This was also a great opportunity for people in the community to get an up-close look at some of their life-saving equipment like the mobile command unit and their boat. However, as you might imagine, not everyone was in the mood to celebrate.
"I think that people just don't understand how hard their job is," said Kamahn Smith, a young Oakland resident. And the OPD is out to change that.
On Friday, they opened their doors to the community. The last time that the OPD had a house party at the police station was 1966 -- the year that the building was built.
"I wanted to make us more transparent, more accessible to the public and this is my effort to do that," said Oakland Police Chief Howard Jordan.
The mood was festive. Oakland resident Marjorie Ford liked what she saw.
"I've been here, I was raised in Oakland, I've been here almost 70 years and I'd like to see it improve. This is a very good start," said Ford.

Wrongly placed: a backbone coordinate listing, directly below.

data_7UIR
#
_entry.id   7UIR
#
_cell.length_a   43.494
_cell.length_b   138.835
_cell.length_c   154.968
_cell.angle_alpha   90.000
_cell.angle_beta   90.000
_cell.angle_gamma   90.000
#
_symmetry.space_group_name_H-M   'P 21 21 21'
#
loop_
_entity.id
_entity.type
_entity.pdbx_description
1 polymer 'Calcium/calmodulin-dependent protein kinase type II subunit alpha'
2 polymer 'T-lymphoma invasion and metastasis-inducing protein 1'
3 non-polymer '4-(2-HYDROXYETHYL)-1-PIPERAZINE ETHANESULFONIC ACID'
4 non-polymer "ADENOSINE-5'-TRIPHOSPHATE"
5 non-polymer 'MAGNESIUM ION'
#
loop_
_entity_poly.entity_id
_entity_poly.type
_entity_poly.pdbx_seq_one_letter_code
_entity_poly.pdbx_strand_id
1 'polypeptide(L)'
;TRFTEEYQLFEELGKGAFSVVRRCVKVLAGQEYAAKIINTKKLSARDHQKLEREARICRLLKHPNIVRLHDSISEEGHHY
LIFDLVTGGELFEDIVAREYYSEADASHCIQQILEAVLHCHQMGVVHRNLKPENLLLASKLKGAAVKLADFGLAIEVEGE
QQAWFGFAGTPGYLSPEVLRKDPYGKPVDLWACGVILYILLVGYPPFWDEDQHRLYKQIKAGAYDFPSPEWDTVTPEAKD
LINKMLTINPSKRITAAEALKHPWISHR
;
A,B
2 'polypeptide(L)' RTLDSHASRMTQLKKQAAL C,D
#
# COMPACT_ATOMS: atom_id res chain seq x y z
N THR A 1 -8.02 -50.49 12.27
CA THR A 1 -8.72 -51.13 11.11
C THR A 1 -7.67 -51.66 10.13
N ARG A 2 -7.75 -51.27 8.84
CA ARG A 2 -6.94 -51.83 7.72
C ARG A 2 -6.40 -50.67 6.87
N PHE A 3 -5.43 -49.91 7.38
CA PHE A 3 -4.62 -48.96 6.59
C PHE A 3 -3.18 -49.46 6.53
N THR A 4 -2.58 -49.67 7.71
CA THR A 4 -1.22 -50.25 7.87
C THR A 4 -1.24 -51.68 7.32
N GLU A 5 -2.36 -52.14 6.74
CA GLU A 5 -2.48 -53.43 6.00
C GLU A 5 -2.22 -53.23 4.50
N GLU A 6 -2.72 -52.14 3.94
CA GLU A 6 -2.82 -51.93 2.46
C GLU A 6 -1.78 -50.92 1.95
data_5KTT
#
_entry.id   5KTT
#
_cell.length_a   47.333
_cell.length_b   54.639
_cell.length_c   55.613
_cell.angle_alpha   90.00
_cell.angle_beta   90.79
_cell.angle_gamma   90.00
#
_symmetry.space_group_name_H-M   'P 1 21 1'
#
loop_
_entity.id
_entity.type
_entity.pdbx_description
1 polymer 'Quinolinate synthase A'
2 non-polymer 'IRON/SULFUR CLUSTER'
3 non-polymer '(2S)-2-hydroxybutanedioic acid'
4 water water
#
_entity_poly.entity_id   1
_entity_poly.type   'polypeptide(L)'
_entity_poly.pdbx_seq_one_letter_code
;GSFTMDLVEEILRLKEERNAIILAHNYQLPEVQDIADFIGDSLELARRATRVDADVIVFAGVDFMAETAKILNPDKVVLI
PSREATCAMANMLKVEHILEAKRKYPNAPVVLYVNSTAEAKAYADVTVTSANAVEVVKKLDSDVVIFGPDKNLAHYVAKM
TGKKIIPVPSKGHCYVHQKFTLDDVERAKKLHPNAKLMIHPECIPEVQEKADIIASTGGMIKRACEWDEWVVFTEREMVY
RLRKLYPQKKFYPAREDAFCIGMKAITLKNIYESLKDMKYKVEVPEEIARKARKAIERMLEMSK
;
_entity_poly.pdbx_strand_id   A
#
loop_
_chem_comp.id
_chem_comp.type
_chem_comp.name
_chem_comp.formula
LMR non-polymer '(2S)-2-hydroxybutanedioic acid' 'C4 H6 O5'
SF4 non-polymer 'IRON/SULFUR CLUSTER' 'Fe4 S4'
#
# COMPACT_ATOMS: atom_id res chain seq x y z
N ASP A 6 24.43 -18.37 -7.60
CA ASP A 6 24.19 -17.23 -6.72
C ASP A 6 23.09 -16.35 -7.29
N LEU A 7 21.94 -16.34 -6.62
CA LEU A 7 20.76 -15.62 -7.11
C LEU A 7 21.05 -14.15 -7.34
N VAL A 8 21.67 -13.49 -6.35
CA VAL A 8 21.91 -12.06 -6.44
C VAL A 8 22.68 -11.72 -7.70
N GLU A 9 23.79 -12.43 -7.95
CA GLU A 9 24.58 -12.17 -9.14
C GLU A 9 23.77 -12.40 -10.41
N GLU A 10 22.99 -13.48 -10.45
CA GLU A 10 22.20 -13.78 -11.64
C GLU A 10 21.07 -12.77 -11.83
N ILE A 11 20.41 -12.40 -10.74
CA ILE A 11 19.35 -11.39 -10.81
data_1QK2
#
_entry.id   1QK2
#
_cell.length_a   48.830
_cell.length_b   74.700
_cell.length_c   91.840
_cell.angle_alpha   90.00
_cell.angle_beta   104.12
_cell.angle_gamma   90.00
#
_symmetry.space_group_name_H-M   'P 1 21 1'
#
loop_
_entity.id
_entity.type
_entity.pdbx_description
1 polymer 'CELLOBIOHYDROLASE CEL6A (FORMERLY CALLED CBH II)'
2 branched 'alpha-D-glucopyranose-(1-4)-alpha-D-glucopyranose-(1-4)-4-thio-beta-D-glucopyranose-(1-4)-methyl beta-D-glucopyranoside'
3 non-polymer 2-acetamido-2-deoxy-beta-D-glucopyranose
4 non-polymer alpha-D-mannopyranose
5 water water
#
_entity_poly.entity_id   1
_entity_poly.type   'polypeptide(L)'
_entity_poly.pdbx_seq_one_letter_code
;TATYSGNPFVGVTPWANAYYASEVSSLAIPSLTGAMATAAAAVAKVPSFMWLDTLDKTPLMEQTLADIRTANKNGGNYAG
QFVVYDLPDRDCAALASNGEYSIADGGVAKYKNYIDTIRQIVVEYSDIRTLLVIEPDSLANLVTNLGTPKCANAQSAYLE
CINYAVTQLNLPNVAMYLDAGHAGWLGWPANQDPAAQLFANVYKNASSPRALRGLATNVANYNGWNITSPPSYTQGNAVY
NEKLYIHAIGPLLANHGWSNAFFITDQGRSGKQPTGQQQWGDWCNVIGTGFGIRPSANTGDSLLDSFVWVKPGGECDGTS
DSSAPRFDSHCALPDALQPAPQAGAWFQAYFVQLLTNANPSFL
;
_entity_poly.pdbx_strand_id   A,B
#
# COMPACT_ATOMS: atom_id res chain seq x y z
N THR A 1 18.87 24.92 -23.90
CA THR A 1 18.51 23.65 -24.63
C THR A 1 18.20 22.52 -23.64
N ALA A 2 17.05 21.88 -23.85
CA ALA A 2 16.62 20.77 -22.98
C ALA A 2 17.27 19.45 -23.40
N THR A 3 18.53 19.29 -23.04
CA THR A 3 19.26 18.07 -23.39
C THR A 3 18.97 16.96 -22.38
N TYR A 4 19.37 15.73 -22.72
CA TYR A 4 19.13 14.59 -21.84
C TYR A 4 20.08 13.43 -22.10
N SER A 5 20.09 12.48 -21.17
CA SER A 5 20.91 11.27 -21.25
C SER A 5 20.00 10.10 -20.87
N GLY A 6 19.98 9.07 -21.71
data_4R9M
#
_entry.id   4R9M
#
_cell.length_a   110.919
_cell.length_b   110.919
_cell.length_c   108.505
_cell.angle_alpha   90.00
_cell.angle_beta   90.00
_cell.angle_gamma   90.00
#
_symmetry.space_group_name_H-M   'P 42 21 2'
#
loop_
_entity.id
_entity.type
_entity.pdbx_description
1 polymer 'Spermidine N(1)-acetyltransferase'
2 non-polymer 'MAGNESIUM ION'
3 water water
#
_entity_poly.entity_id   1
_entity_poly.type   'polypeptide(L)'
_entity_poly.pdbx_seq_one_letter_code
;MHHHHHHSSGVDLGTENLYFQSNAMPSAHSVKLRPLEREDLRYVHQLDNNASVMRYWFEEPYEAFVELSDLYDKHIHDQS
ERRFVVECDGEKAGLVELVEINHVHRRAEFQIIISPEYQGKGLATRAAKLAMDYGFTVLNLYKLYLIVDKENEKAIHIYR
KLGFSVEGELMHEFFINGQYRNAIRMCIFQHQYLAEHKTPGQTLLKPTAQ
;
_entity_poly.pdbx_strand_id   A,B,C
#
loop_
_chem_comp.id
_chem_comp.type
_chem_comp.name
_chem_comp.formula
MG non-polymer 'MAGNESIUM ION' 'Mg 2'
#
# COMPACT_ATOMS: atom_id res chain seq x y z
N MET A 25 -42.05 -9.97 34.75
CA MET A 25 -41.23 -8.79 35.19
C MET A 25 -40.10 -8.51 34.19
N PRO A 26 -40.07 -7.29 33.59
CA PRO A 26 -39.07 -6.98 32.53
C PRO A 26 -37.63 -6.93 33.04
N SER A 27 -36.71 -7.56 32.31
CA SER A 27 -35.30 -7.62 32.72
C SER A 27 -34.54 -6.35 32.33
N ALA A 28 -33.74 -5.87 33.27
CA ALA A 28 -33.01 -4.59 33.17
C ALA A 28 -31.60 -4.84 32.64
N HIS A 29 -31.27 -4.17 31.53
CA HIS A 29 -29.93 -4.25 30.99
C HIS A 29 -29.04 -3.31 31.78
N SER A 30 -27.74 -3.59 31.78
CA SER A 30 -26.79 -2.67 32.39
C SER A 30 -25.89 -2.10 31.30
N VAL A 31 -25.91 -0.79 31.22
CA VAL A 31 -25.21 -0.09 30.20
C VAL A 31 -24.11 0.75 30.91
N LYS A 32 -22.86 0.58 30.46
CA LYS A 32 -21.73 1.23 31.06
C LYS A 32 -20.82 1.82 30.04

There was live music, art and even a performance by the OPD motorcycle drill team, which was a major hit with the little ones.
Youngster Chip Graybosch says his favorite part is the motorcycles.
"We need to give [kids] warm, fuzzy feelings about the police," said Chip's mom.
But not everyone was feeling warm or fuzzy. A grassroots group called Uhuru held a demonstration outside demanding that OPD answer their demands of what they call, "genocide against the African community."
Police, determined not to let the demonstration overshadow their community event, invited the group inside to participate, if they kept the signs and disruptive behavior outside.
"They're more than welcome to come in, but this behavior that you're seeing here is not acceptable and it's not representative of the city of Oakland or its people," said Oakland Police Sgt. Chris Bolton.
The OPD has another open house event planned in the summer.